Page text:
So if they're interested and at a point where they want to sit down and talk with us and have the formal interview, by all means, give us a shout and we'll facilitate that. We'll get that scheduled for them.
We've actually doubled the number of interviews this year, and I think that's a very, very good sign—that's a signpost that could say good things are on their way from an application standpoint. So we're excited about this year. It's going to be a great year.
How is the one-year MBA different from the two-year program?
Designed for business undergrads, the one-year MBA starts up at the end of May and finishes up the following May. So essentially you're in the program for about 11 months, and it's 46 total credit hours, 20 core courses, and then 26 free electives.
First they'll go through a 10-week summer session that is very rigorous—basically a review of the courses that they've taken as an undergrad with a little bit of a twist. It's essentially the first year of the two-year program compressed into 10 weeks, and the only way we can do that is if the candidates come in with certain prerequisites. Then that group folds into the group that returns in August for their second year.
Can people apply to the one-year program directly from undergrad, or do they have work experience?
They have work experience, yes. All of our MBAs are coming in with about four, four and a half years of work experience. And in fact, the one-year group historically has had a little bit more because they typically aren't making a huge job transition change. So essentially they know what they need to move to the next level of their MBA, they may be a little bit older, they may be a little bit more experienced in their work.
What do you say to a prospective student who says: "I don't think I want to stay in the Midwest. Am I only going to have access to recruiters in the Midwest?"
I tell them this, that there is no other school in the country that has the brand recognition that Notre Dame has, and that 50% of the world loves us, 50% of the world hates our guts, but 100% of the world will watch us and know us. And that is a great thing to have on your résumé. I can tell stories about being in downtown Tokyo with my Notre Dame hat on and Japanese people coming up to me, "Oh, do you know Notre Dame?"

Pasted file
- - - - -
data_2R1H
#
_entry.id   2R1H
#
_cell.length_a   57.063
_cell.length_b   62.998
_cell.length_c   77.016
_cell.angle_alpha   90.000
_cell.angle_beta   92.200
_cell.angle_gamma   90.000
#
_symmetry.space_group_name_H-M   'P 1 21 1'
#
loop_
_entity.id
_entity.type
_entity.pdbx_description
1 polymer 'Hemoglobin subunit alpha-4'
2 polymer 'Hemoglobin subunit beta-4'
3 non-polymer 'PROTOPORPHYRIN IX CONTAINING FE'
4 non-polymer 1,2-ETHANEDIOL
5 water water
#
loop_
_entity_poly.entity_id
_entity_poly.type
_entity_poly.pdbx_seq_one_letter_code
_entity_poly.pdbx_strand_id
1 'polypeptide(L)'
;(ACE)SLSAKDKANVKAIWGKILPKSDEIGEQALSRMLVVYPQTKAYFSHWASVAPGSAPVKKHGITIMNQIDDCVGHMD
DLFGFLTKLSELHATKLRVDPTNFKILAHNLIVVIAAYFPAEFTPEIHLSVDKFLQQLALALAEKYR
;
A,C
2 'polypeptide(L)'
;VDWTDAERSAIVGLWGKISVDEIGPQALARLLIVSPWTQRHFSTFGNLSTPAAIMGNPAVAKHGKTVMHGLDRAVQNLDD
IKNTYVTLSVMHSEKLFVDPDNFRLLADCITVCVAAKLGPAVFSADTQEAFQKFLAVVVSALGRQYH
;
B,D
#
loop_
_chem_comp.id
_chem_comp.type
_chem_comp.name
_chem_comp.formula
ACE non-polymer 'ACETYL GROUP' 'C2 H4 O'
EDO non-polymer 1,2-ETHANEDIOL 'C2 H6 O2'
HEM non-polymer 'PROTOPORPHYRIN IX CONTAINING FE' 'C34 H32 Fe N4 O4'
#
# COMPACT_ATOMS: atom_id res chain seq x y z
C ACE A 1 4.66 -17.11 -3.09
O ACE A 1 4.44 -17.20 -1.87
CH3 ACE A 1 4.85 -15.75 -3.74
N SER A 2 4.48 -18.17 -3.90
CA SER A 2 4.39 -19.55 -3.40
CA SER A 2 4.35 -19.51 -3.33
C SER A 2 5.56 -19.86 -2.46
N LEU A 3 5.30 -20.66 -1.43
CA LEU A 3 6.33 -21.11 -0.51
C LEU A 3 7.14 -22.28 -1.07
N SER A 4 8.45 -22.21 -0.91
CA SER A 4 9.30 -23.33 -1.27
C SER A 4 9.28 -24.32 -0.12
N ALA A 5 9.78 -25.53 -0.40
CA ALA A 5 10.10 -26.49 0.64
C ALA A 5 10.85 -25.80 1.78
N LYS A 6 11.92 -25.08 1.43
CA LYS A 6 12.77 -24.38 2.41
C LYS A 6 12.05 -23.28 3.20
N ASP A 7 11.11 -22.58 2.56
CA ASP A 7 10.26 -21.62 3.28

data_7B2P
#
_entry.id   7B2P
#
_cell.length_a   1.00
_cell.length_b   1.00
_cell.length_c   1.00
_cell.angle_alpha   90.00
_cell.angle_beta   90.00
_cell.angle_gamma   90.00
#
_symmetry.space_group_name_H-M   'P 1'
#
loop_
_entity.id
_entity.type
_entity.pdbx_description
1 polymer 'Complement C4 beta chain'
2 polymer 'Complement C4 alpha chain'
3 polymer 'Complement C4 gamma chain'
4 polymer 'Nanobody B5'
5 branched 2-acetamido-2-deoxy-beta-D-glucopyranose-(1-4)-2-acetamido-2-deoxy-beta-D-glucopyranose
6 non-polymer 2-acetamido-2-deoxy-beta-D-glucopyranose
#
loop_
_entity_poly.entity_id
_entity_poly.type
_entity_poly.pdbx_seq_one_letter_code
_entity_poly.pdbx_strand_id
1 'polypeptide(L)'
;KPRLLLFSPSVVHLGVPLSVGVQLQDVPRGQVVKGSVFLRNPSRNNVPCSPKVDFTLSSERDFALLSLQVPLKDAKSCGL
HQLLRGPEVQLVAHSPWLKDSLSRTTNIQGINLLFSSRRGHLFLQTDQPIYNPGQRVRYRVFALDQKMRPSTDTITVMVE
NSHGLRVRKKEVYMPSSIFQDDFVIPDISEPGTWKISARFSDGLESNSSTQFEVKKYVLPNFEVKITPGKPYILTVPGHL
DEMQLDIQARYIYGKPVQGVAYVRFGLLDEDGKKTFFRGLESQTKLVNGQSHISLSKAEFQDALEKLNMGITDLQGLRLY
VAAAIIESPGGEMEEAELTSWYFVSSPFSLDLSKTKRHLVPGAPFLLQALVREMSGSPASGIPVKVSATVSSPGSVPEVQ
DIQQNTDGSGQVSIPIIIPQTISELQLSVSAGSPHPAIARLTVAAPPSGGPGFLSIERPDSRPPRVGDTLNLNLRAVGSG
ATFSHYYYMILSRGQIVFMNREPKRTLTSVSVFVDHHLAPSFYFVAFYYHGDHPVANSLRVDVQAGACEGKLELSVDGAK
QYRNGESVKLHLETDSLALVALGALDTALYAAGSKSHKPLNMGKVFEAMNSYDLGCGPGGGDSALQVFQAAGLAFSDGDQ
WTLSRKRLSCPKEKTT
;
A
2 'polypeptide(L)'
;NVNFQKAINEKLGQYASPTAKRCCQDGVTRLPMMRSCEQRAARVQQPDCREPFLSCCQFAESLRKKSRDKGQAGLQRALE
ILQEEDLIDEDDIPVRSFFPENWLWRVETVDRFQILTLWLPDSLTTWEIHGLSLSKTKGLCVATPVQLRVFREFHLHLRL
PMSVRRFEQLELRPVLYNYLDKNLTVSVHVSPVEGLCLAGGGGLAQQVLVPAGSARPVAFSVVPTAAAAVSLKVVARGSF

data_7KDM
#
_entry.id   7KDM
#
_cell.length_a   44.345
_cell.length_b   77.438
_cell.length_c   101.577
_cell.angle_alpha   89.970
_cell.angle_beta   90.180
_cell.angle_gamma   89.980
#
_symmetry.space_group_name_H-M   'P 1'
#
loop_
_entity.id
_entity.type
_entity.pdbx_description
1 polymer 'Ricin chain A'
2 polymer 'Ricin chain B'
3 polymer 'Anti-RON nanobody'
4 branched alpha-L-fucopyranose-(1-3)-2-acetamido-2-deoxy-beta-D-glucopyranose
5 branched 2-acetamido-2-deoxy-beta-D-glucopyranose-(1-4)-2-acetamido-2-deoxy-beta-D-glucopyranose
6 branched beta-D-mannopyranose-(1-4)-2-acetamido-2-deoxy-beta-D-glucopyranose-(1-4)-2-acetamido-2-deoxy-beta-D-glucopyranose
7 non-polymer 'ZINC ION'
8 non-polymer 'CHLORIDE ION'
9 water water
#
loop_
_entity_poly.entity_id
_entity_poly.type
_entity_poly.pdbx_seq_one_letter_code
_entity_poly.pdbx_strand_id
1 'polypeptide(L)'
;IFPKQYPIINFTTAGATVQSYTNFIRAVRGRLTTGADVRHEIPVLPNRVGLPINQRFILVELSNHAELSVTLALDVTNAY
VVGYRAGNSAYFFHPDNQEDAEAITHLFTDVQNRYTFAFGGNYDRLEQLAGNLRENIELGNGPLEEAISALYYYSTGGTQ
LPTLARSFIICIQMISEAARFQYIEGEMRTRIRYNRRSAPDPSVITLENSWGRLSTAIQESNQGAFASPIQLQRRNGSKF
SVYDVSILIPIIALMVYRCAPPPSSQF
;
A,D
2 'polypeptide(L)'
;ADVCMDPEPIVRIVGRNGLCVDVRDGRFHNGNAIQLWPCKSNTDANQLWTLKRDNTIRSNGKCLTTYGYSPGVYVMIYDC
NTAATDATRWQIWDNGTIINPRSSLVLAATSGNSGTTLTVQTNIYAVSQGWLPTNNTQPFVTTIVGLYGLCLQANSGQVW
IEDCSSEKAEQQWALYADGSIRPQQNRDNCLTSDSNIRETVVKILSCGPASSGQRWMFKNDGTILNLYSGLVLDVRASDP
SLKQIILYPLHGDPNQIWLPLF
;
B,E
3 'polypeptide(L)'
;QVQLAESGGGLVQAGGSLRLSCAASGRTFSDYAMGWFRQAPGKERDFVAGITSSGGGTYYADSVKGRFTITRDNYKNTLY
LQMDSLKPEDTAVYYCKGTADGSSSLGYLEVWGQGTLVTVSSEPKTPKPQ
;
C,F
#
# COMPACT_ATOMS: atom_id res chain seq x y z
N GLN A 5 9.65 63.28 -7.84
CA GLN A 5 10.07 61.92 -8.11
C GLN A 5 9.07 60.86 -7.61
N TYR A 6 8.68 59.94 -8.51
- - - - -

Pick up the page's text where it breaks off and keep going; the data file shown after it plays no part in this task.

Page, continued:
We're in the middle of the heartland in the Midwest. We're only 90 minutes from downtown Chicago, but the bottom line is, that Notre Dame name travels, and it travels all over the world with relative ease.
So when candidates say that, I encourage them to go home and list the schools that they're considering with family and friends and watch the reaction and oftentimes they'll come back and say, you know what? You were right. I got a lot of response when I was talking about Notre Dame.
From a recruiter's standpoint, it's really not difficult to get recruiters into South Bend, particularly on football weekends. This upcoming weekend, we have folks from GE and BearingPoint and Bank of New York and JP Morgan and Boeing.
Right off the top of my head, those are five companies that are coming in, actually on Thursday, and they will interview and present Thursday and Friday, and then we will host them to a Mendoza tailgate and then they'll actually attend the ballgame. While it's football, a lot of business takes place during those football weekends, and a lot of networking takes place, so that's a real advantage for our MBAs.
What would you say are the upsides and downsides of being in the Midwest?
The upside would be the cost of living is very low compared to major metropolitan areas. The folks that come to us from California or New York typically will come in, look at the apartment prices here in town and go, 'O.K., I'll take two.' They're excited.
Another benefit would be that there are fewer overall distractions to their experience, and they can focus on what they're here for, and that is to gain an education and earn a skill set that's going to help them in their career. I think that a negative would be that you can't find a restaurant that serves Upper Mongolian at midnight. It's a typical Midwestern city.
Do MBAs get special access to football tickets?
Yes. Every student at Notre Dame can get a ticket to every single home game, if they want it. So they're guaranteed that. Obviously they have to pay for that. And the married students get two, one for their spouse and one for them. So there's a lot of incentive for our single MBAs to get married. They're tracking on that pretty quickly.
Speaking of significant others, what opportunities do you offer for them?
We have the Family Life Committee, and I'm actually the faculty adviser to the committee—my wife and I are—and it's run this year by a second-year student out of the New Orleans area. Essentially what we do is create a supportive network for spouses and significant others that allows them to search for jobs, to gain access to child care, to do all the things that families need to keep a lid on during their experience.
Formally, we have a representative in the HR department here at Notre Dame that will help spouses transition to jobs here on campus. We also have several URLs that we offer to candidates and their spouses that allow them to post résumés and essentially be recruited by companies that are located here in South Bend.
Are there any misconceptions or stereotypes about Notre Dame and Mendoza you'd like to clear up?
Often, because of our traditions here, we're looked at as male, stale, and pale. And that couldn't be further from the truth. About 30% of our group here is international, and there's a tremendous amount of diversity within the program.
Often people say, "Well, gosh, I bet half your group is Notre Dame undergrads," but actually, less than 6% of our MBAs earn their undergraduate degree at Notre Dame. We have 100 different institutions represented inside the MBA program. So the diversity of this place and the rigor of the MBA program is very strong.